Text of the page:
Thursday, November 15, 2007
Nearly four years since Barry Bonds testified in front of a grand jury regarding his alleged use of performance enhancing drugs, the federal government on Thursday finally indicted baseball's all-time home run king on charges of perjury and obstruction of justice.
I've read the indictment and my question, like many others, is why did this take so long?
Were they hoping his nagging injuries would finally get the best of him and his assault on the most hallowed record in sports would be stopped in its tracks?
Perhaps they thought Bonds would eventually fail a drug test which would of course end the chase for 755.
I'm sure all along they believed Bonds' personal trainer and friend Greg Anderson would eventually crack under the pressure of extended incarceration and provide them with the ammunition to take down the so-called "big fish" of the BALCO investigation.
Whatever the reason, I remain skeptical of the entire process while at the same time feeling a much stronger feeling of sadness and disappointment as it pertains to the greatest baseball player I have ever seen with my 27-year-old eyes.
As the sporting world has found out over the last few months with the outcomes of both the Michael Vick case as well as Marion Jones' admission of guilt, when the feds indict someone they most likely have a case that can be proved.
With that knowledge in hand I find myself still not questioning any of Bonds' on-field accomplishments, but certainly doubting his pride and arrogance as character issues that may ultimately send him to prison.
As bad as this is for the legacy of Barry Bonds, I still feel he is a Hall of Fame player. Whether or not he gets voted in is another issue altogether. But in an era of baseball where no one really knows how many players have used or are still using performance enhancing drugs, I can only conclude that the playing field on which Bonds performed was indeed level.
Unlike Vick and Jones however, I have an uneasy feeling that Bonds will fight this to the bitter end as he clearly believes in his heart and mind that he did nothing wrong. I suppose that belief could help him in the end beat the indictment, but clearly it has already damaged him irrevocably in the eyes of most.
The sad part about all of this is that it never had to get this far and the people who should be on trial for the steroid issue in baseball, namely the player's association and baseball itself, should be the ones with their reputations and livelihoods on the line.
It's always seemed terribly unfair to me that those in positions of power within the game turned a blind eye to performance enhancing drugs because at the time it suited their needs from a financial standpoint.
Now that the drugs that were allowed to infiltrate the great game of baseball by the game of baseball have cast a cloud of public rage and disappointment there's this rush to find some sort of "closure" to an issue that could have been dealt with much sooner.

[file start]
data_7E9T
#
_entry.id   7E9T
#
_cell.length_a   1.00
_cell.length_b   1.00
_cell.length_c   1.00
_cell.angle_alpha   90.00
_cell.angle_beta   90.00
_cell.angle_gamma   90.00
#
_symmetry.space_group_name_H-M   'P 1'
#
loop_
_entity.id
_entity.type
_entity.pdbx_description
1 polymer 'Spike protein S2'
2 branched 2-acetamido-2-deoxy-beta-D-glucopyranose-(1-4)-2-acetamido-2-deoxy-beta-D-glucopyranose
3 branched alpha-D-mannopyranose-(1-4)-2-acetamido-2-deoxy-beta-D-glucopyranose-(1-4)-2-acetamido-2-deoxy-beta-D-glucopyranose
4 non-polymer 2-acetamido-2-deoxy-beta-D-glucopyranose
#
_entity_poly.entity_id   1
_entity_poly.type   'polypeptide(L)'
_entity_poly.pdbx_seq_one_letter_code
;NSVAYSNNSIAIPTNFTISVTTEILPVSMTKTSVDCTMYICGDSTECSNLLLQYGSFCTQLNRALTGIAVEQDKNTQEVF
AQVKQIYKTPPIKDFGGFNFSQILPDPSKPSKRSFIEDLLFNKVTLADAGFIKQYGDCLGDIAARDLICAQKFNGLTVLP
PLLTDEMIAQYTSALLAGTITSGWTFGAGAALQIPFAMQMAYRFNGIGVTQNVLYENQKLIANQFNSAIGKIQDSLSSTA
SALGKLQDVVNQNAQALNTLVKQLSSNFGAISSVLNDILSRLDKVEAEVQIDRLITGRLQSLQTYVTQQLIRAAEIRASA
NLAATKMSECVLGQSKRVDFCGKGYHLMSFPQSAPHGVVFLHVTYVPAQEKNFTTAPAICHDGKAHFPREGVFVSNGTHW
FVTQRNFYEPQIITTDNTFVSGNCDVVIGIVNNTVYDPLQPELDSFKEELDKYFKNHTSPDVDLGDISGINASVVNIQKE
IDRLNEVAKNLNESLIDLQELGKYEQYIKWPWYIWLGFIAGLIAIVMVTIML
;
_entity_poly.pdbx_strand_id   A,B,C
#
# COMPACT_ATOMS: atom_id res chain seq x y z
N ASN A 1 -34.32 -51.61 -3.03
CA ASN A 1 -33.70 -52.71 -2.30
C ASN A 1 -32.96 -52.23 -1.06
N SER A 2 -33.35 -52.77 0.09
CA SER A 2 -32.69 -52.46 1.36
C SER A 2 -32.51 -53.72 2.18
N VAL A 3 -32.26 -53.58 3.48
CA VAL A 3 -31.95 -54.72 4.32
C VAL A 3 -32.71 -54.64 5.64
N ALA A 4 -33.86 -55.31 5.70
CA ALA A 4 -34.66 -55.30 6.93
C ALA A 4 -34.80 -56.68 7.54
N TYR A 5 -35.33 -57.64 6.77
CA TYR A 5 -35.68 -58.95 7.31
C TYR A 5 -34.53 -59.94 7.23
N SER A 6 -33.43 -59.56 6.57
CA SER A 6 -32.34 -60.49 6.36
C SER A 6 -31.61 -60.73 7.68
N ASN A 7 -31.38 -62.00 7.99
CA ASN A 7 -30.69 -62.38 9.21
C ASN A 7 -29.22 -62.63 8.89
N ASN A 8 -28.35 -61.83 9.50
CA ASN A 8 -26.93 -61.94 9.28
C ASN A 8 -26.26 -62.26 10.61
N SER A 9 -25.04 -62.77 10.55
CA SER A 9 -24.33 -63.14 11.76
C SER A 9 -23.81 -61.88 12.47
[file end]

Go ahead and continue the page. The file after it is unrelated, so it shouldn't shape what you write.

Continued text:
Lets say Bonds is indeed found guilty of of the crimes he's been accused of and there is no longer doubt that he knew what he was doing when he used the cream and the clear and whatever else, are we supposed to believe that the whole steroid thing is over? Because it seems to me that's what baseball and the federal government would like us to believe.
My own father has served on a criminal grand jury, and it's usually a very black and white process in that if there is enough evidence to go forward, they go forward. If there isn't, they don't.
Still, in this case it apparently took not two, not three, but four years to come to the conclusion that they had enough evidence to move forward with the indictment. That fact in and of itself stinks if you ask me.
The fact that parts of the sealed testimony were leaked seems to me to be the perfect motive for the feds to make sure they got Bonds no matter what. They were so desperate at one point that they were trying to pin charges of tax evasion on Bonds, charges that they also knew would not stick, but they pursued because they just had to get him.
Since the beginning, the witch-hunt feeling to all of this has been the most troubling part in my opinion and today's news appears to confirm my feelings to that extent.
If Bonds is found to have perjured himself and the federal government finally gets their man then he will have to suffer the consequences of those actions. Until then I suppose there is nothing left to do but wait and see what comes of all of this.
I just hope that my favorite baseball team has the guts to not cower in a corner when this whole thing comes to a close. Regardless of what Bonds did he was the one who was primarily responsible for getting the beautiful ballpark built and basically resuscitating baseball in San Francisco, and he deserves to be given a proper ceremony retiring his number 25 as one of the all-time greats to ever wear a Giants uniform.